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Judge upholds ruling to livestream trial of cops charged in George Floyd slaying

On Friday, a judge upheld his decision to livestream the trial of the four officers charged in George Floyd’s May killing, citing widespread interest surrounding the case.

Hennepin County Judge Peter Cahill rejected prosecutors’ claims that livestreaming the high-profile trial may deter possible witnesses from coming forward. Cahill initially approved broadcasting the trial on November 4, but he upheld his ruling last week amid pushback from Attorney General Keith Ellison’s office, according to the Minneapolis Star Tribune.

“The only real issue then, is whether there is a reasonable alternative to televising the trial that would vindicate the defendants’ Sixth Amendment rights and the First Amendment rights of the public and the press…The Court concludes that televising the trial is the only reasonable and meaningful method to safeguard the Sixth and First Amendment rights implicated in these cases,” the judge wrote.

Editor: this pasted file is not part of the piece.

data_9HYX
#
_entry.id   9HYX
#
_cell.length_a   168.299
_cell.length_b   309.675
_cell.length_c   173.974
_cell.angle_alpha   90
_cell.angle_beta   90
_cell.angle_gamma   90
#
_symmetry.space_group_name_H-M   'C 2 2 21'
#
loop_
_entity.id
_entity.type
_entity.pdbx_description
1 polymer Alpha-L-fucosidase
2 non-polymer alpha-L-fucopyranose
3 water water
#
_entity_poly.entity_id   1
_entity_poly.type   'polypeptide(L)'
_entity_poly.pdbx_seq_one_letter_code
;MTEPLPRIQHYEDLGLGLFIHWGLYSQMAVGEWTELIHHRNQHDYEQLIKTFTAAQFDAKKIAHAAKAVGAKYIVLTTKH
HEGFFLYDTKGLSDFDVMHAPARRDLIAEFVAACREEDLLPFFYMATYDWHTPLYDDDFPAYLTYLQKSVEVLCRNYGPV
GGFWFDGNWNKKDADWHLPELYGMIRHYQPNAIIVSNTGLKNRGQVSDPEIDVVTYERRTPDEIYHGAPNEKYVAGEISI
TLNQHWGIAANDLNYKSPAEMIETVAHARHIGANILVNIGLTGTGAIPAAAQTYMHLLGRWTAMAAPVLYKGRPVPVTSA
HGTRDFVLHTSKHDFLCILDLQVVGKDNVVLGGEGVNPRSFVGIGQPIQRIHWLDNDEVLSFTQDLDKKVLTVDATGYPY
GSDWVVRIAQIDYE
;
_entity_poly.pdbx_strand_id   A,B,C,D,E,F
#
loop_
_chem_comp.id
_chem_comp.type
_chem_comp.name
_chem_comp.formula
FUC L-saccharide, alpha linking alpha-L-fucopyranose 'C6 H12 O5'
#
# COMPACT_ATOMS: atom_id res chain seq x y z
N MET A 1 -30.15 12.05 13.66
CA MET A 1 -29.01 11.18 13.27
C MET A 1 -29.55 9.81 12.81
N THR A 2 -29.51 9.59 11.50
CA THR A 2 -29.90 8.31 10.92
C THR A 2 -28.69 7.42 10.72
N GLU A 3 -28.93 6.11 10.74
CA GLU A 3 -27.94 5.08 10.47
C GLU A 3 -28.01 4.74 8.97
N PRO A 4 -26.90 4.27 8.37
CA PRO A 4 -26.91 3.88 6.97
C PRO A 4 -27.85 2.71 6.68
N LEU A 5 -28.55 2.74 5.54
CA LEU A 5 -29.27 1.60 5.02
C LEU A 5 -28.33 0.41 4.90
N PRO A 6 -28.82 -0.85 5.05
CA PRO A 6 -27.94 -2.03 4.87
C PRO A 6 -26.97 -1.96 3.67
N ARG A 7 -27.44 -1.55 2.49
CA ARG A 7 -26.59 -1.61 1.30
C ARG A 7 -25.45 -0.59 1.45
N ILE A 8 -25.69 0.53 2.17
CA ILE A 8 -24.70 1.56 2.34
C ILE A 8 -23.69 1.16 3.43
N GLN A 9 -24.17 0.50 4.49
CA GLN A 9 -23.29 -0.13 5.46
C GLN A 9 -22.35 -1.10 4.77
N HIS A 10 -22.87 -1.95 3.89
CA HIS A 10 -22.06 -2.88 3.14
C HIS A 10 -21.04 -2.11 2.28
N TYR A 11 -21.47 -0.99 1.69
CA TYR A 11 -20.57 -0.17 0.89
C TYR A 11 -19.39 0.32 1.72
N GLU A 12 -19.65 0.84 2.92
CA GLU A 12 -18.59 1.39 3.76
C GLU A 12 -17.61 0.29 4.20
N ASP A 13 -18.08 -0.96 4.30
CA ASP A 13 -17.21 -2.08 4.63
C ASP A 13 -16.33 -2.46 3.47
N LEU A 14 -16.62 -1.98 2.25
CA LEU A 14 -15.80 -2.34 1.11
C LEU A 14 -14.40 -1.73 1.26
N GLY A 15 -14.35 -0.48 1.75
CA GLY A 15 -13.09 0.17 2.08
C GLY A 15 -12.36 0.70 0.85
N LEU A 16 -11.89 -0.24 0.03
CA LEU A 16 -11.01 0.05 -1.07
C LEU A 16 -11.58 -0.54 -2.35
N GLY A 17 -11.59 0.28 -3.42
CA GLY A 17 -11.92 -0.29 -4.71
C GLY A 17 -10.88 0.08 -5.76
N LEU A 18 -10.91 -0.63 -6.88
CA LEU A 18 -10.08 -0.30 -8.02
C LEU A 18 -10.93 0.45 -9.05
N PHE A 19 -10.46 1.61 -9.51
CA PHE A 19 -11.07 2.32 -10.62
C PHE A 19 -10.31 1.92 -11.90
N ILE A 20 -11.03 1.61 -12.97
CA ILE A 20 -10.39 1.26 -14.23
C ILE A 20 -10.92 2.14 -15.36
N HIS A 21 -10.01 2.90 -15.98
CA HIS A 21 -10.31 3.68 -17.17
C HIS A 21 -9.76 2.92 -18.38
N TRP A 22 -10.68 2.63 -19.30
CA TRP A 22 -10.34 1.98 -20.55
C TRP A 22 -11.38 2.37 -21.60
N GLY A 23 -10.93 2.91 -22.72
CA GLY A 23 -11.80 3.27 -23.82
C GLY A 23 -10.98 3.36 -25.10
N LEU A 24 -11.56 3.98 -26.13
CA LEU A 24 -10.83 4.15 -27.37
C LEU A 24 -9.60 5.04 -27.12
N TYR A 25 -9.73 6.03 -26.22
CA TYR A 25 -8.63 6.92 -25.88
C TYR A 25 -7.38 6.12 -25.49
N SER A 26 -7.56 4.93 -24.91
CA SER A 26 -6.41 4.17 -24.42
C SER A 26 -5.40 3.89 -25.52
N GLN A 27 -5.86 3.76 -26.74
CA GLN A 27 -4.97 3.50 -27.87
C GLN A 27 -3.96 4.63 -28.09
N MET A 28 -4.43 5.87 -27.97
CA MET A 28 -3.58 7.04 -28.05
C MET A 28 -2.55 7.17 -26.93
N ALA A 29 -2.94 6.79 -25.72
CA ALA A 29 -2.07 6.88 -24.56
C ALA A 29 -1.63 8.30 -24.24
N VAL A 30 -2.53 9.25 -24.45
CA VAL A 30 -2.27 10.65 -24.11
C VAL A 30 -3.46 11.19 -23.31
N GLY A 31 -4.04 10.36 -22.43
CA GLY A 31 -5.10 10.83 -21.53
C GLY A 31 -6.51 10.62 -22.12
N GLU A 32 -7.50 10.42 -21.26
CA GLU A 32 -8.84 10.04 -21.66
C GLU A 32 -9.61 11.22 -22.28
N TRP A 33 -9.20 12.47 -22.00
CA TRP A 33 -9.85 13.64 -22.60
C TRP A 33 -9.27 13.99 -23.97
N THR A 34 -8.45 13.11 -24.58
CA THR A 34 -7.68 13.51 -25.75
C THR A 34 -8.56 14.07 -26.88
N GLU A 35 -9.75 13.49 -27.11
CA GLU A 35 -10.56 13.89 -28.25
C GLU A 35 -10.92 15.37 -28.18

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Derek Chauvin, 44, is facing second-degree murder and second-degree manslaughter in connection with Floyd’s death. Thomas Lane, 37, J. Alexander Kueng, 26, and Tou Thao, 34, are charged with aiding or abetting second-degree murder. All four Minneapolis police officers were fired in light of Floyd’s death.

On May 25, Minneapolis police officers were filmed arresting Floyd, 46, a Black man, on suspicion that he used a counterfeit bill at the Cup Foods supermarket.

After police pulled Floyd out of his car and handcuffed him, Chauvin was filmed forcing his knee into Floyd’s neck for eight minutes. Floyd was heard gasping for air and saying he could not breathe before he lost consciousness and died.

While Hennepin County’s autopsy report stated that there was no evidence “to support a diagnosis of traumatic asphyxia or strangulation,” an independent autopsy asserted that sustained forceful pressure on Floyd’s neck and back led to his death.

Several media outlets and organizations, including the Star Tribune, Associated Press, Court TV, and The New York Times Company, were behind the push to have the officers’ trial livestreamed.

All four officers will stand trial together. Court proceedings are expected to begin in March.

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[Featured image: Derek Chauvin, Thomas Lane, Alexander Kueng, Tuo Thao/Hennepin County Jail]